1. As well as general builders, lots of companies specialise in doing loft conversions. These companies often work to a formula, so you get a certain number of sockets, spotlights and windows, etc, and if you deviate from that, or want a different spec, you often end up paying more, or sourcing things yourself.

Some loft-conversion specialists quote for their usual formula, while others tailor their quotation to your requirements, which is good, but makes it hard to compare prices. Most leave you with not much more than a shell – they usually don’t do the tiling, flooring and decorating, but will hold your hand through the process by arranging the architect and building-regulations inspections, etc.

2. Loft conversions can often be done without planning permission, providing your home has permitted development rights and you stick to the rules governing width, height, materials, etc. For example, you can’t create additional roof space of more than 40 cubic metres in a terraced house, or 50 cubic metres in a detached or semi-detached house – visit https://ecab.planningportal.co.uk/uploads/miniguides/lofts/Lofts.pdf for a summary of the rules.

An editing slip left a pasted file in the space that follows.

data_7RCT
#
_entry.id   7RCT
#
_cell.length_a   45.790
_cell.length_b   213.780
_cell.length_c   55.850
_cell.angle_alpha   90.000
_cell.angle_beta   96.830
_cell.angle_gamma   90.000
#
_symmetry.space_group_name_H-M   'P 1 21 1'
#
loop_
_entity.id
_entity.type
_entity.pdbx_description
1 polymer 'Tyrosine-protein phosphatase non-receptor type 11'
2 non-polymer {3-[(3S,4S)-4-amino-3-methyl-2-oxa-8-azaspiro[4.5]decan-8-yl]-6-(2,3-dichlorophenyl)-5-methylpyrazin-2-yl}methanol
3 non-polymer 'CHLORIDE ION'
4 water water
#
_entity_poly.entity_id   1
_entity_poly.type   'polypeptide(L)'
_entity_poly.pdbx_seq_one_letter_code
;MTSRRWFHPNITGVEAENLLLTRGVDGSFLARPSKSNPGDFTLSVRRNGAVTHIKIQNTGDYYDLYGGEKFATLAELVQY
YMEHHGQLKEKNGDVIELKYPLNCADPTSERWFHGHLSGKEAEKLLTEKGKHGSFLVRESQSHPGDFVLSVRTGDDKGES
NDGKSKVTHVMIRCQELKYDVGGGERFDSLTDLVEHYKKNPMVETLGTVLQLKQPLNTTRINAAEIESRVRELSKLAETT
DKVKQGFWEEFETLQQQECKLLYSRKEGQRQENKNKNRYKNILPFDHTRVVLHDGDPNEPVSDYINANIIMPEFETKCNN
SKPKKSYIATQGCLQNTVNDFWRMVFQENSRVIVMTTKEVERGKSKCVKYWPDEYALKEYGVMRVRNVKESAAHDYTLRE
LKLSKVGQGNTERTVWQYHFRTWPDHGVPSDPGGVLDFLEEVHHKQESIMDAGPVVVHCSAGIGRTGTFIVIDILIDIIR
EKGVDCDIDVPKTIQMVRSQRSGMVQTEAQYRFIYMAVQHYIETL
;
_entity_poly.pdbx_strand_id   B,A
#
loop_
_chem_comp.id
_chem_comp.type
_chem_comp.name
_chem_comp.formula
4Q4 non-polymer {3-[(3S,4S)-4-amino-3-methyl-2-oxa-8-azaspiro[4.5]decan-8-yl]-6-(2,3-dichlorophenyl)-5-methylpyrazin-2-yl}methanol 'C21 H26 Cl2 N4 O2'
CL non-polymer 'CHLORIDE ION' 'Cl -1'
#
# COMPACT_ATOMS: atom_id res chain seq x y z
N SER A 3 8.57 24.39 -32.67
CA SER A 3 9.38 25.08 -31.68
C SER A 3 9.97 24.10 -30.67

If the conversion can be done as permitted development, it’s a good idea to apply to your local council for a lawful development certificate, which is for building work that doesn’t need planning permission. When you come to sell your home, this certificate proves the work is lawful.

3. On “designated land”, which includes conservation areas and Areas of Outstanding Natural Beauty, loft conversions are not permitted development, so you will have to apply for planning permission.

It’s the same for flats and maisonettes, as they don’t have permitted development rights. With listed buildings, you also need listed building consent from your local council to do most building work, including converting the loft.

4. If your home’s leasehold, doing a loft conversion can be more complicated. The loft may belong to the freeholder, not you, and even if you do own it, you may need the freeholder’s permission to convert it, depending on the terms of the lease.

5. Unless your house is detached, converting the loft will affect a shared wall or walls with a neighbour or neighbours, which means the work falls under the Party Wall Act. To comply with the Act, you’ll need to give your neighbours two months’ notice of the work and unless they agree to it, a party wall surveyor or surveyors will have to be appointed to draw up an agreement. The main point of this is to document the condition of a neighbour’s property before you start building work, and after, in case the work causes any damage.